It is easy to get misty-eyed about Renaissance Florence. How gorgeous it was, we tell ourselves, this City of the Lily, with its lissom youths and comely maidens, each one a Gozzoli ephebe or a Botticelli Venus, its humanist scholars poring over the latest haul of Greek manuscripts, Donatello and Cellini fashioning flawless marble and bronze, Brunelleschi winching the last blocks of his miraculous cupola into place, Masaccio slapping down the sublime ‘Tribute Money’ on the wet plaster of the Brancacci Chapel, and those dear, wise Medici guiding it all towards a purple-prose apotheosis in the pages of Burckhardt and Berenson. Oh to be in Fiesole now that April’s there!
Fra Girolamo Savonarola has traditionally been seen as the party-pooper at this cultural banquet. Into a world of carnival sex, street-corner gambling, priests who lit votive candles to Plato, and cross-dressing whores catering for the city’s burgeoning population of sodomites strode the hook-nosed Dominican from Ferrara, as chief instructor in theology at the convent of San Marco. Appointed prior in 1491, he forced greater austerity upon the brethren and, after a few false starts, gained a reputation throughout Tuscany as ‘the preacher of the desperate and malcontent’, fearlessly hammering corruption among Italy’s princes and prelates. When in 1494 the Florentines chased out their overlord Piero de’ Medici, whose one claim to distinction lay in being the son of Lorenzo the Magnificent, Savonarola’s moment would seem to have arrived. Florence, he resolved, must become a holy city, its people God’s elect, with San Marco’s Dominicans acting as honest brokers between the grandees of the restored republic and the commonalty, and Fra Girolamo himself, hailed as a second Moses, acting as ultimate arbiter of liberty.
For a season this singular theocratic experiment worked satisfactorily, at least as far as the friar and his followers were concerned. As Lauro Martines and Desmond Seward remind us, Florentines, for all their carnivals and catamites, were devoutly Christian. Pulpit thunderbolts hurled at Italian rulers for their sottishness and oppression carried an apocalyptic charge. Anticipating the wrath to come, harlots forsook the streets, brothels closed their doors, ladies dressed down and sold their jewels. Onto a giant pyre in Piazza della Signoria went playing cards, chess sets, cosmetics, images of nude women, musical instruments, copies of Boccaccio’s Decameron, masks and tapestries. As this original ‘bonfire of the vanities’ was ignited, bells rang, trumpets blared and members of the puritan youth movement Savonarola had formed among the town boys sang specially composed hymns mocking the pagan hedonism of former times.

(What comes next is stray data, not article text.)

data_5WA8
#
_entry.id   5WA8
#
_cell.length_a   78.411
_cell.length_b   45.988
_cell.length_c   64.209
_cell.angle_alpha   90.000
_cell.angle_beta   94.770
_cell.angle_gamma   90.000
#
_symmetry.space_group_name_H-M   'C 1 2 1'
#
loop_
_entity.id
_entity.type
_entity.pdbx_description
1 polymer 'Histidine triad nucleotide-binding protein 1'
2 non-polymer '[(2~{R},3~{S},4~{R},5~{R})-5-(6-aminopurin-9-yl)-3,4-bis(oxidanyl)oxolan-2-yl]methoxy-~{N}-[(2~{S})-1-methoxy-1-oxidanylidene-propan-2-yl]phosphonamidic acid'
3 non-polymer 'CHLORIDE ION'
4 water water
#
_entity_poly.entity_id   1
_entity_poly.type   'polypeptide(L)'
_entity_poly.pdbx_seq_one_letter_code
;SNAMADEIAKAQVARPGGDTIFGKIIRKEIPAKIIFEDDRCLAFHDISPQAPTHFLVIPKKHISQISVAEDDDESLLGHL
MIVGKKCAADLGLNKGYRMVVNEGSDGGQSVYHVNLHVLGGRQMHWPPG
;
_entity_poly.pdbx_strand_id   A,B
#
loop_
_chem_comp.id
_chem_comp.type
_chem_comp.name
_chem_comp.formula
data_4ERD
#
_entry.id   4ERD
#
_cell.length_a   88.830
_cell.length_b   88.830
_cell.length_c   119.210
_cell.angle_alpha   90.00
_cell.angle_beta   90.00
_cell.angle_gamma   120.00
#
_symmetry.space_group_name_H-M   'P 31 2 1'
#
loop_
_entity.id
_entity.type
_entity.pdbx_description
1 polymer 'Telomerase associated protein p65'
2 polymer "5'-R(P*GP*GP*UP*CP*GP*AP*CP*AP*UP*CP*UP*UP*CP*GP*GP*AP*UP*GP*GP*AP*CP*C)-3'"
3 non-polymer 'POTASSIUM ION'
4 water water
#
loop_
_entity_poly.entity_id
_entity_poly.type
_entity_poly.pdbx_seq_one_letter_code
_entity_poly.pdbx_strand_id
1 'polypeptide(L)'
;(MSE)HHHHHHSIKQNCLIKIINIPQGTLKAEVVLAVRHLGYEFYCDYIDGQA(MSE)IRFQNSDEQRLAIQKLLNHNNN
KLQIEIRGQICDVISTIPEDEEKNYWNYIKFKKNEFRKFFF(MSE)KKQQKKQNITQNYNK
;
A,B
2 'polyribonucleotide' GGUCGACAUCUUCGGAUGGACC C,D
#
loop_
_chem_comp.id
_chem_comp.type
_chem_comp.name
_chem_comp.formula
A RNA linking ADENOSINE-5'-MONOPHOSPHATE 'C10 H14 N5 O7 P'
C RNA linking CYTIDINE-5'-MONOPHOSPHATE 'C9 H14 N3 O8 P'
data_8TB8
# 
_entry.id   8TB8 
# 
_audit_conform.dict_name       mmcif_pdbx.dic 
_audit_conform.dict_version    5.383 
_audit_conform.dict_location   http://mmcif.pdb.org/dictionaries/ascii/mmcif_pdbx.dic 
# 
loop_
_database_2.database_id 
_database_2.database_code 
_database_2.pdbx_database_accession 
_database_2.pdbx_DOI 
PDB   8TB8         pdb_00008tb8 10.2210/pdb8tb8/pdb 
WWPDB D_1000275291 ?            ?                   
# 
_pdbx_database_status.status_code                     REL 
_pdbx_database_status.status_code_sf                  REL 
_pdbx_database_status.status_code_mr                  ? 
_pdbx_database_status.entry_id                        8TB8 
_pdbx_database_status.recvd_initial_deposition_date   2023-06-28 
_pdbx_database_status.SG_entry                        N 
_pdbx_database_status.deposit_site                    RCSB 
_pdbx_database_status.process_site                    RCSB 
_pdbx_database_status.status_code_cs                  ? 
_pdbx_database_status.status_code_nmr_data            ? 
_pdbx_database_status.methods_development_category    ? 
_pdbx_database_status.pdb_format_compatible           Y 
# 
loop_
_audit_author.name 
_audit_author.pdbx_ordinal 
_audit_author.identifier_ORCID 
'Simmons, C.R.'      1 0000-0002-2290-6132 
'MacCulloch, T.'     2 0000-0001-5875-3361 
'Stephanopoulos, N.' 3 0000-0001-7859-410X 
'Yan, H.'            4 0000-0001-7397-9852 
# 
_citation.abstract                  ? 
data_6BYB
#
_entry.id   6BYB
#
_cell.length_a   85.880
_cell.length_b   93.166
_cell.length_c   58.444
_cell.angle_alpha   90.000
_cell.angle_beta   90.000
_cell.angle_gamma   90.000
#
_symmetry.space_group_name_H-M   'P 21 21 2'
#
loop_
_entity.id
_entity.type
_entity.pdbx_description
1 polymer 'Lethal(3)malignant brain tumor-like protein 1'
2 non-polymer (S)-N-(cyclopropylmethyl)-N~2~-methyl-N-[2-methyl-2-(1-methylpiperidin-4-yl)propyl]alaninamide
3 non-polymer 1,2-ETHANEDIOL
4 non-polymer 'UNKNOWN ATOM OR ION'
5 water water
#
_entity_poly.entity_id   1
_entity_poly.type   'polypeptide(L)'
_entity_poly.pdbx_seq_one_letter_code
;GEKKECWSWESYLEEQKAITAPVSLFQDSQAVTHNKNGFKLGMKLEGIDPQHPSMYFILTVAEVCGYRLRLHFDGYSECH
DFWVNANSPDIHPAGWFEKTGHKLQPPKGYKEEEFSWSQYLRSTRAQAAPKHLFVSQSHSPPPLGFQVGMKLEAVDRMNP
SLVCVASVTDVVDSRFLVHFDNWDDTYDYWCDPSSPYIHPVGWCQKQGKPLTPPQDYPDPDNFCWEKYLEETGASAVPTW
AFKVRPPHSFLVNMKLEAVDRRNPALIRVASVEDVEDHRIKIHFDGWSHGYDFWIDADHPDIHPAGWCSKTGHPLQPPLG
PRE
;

His nemesis was the Borgia pope Alexander VI, whose lust and simony he had never ceased from blasting, and who now moved to excommunicate him as a dangerous heretic, perverting dogma under the guise of holy simplicity. Savonarola had innocently expected that the gnome-like King Charles VIII of France, marching into Italy to seize the Neapolitan throne, would assume the role of divine scourge, deposing the pontiff and cleansing Rome of her wickedness. Turning out to be just another cherry- picking invader, Charles flunked his appointed task and slipped back across the Alps, leaving the way clear for Alexander to pounce. A growing anti-Savonarola faction in Florence exulted when a thunderstorm extinguished the fire through which a fellow Dominican had prepared to walk as proof of the friar’s righteousness. Following a siege of San Marco, Fra Girolamo was arrested, tortured to secure a confession of heresy and burned alive in the very piazza where the pious Florentines had earlier torched their ‘vanities’.
Both Lauro Martines’s Scourge and Fire and Desmond Seward’s The Burning of the Vanities help us to grasp the mixture of iron conviction and childlike naivety underlying Savonarola’s astonishing charisma. Each nevertheless adopts a widely differing approach to the historical materials. Seward, more straightforwardly biographical, is strong on period atmosphere and dwells significantly on the details of Girolamo’s Ferrarese childhood. Martines is concerned to locate the friar firmly in that Florentine ambience whose outlines he drew with such masterly strokes in April Blood, a study of the Pazzi conspiracy and Lorenzo de’ Medici’s rise to power. Seward, a practising Catholic, is eager that we should see his subject as rather more than a repellent fanatic and philistine, reminding us that the Dominicans still await his canonisation. Martines, in an outstanding final chapter entitled ‘The Conscience of a City’, invokes the figure of an outsider who forced Florence to confront its own soul, ‘its piety, patriotism, eloquence, republicanism and even its rationalism’. The concluding pages of this book are the best distillation I have yet read of the authentic Florentine Renaissance ethos. His wider application of Savonarola’s story to the whole issue of morality and government has an inescapable contemporary resonance. Politics may have brought about Fra Girolamo’s downfall, but a few politicians with his soul would not nowadays come amiss.